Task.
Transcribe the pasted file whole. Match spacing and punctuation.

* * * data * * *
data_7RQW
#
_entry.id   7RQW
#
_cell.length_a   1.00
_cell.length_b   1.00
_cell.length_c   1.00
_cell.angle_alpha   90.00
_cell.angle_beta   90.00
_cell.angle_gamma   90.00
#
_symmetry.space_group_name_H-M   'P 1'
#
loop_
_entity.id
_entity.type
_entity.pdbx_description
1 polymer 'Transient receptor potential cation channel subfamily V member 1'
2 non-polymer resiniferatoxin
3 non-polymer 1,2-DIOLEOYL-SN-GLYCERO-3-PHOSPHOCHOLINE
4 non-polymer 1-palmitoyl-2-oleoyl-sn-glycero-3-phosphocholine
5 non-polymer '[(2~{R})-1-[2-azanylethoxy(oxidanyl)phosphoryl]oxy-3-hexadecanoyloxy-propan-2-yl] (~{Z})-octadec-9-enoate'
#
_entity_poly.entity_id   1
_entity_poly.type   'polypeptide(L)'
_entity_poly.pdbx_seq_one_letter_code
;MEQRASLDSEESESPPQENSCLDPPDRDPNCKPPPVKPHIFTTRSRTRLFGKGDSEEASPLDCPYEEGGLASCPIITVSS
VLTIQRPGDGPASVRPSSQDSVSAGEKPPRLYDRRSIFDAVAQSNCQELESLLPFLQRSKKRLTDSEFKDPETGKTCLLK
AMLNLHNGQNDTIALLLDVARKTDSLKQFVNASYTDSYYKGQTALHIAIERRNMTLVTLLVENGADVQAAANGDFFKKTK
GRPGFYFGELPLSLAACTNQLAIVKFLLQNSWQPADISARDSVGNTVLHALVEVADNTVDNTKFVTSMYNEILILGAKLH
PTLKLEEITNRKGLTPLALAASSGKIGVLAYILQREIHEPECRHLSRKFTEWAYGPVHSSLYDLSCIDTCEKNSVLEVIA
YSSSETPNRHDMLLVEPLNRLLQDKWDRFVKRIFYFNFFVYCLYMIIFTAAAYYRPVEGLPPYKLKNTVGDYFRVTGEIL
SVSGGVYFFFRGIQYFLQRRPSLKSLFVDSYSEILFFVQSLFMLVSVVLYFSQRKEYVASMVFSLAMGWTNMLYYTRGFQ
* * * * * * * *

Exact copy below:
data_7RQW
#
_entry.id   7RQW
#
_cell.length_a   1.00
_cell.length_b   1.00
_cell.length_c   1.00
_cell.angle_alpha   90.00
_cell.angle_beta   90.00
_cell.angle_gamma   90.00
#
_symmetry.space_group_name_H-M   'P 1'
#
loop_
_entity.id
_entity.type
_entity.pdbx_description
1 polymer 'Transient receptor potential cation channel subfamily V member 1'
2 non-polymer resiniferatoxin
3 non-polymer 1,2-DIOLEOYL-SN-GLYCERO-3-PHOSPHOCHOLINE
4 non-polymer 1-palmitoyl-2-oleoyl-sn-glycero-3-phosphocholine
5 non-polymer '[(2~{R})-1-[2-azanylethoxy(oxidanyl)phosphoryl]oxy-3-hexadecanoyloxy-propan-2-yl] (~{Z})-octadec-9-enoate'
#
_entity_poly.entity_id   1
_entity_poly.type   'polypeptide(L)'
_entity_poly.pdbx_seq_one_letter_code
;MEQRASLDSEESESPPQENSCLDPPDRDPNCKPPPVKPHIFTTRSRTRLFGKGDSEEASPLDCPYEEGGLASCPIITVSS
VLTIQRPGDGPASVRPSSQDSVSAGEKPPRLYDRRSIFDAVAQSNCQELESLLPFLQRSKKRLTDSEFKDPETGKTCLLK
AMLNLHNGQNDTIALLLDVARKTDSLKQFVNASYTDSYYKGQTALHIAIERRNMTLVTLLVENGADVQAAANGDFFKKTK
GRPGFYFGELPLSLAACTNQLAIVKFLLQNSWQPADISARDSVGNTVLHALVEVADNTVDNTKFVTSMYNEILILGAKLH
PTLKLEEITNRKGLTPLALAASSGKIGVLAYILQREIHEPECRHLSRKFTEWAYGPVHSSLYDLSCIDTCEKNSVLEVIA
YSSSETPNRHDMLLVEPLNRLLQDKWDRFVKRIFYFNFFVYCLYMIIFTAAAYYRPVEGLPPYKLKNTVGDYFRVTGEIL
SVSGGVYFFFRGIQYFLQRRPSLKSLFVDSYSEILFFVQSLFMLVSVVLYFSQRKEYVASMVFSLAMGWTNMLYYTRGFQ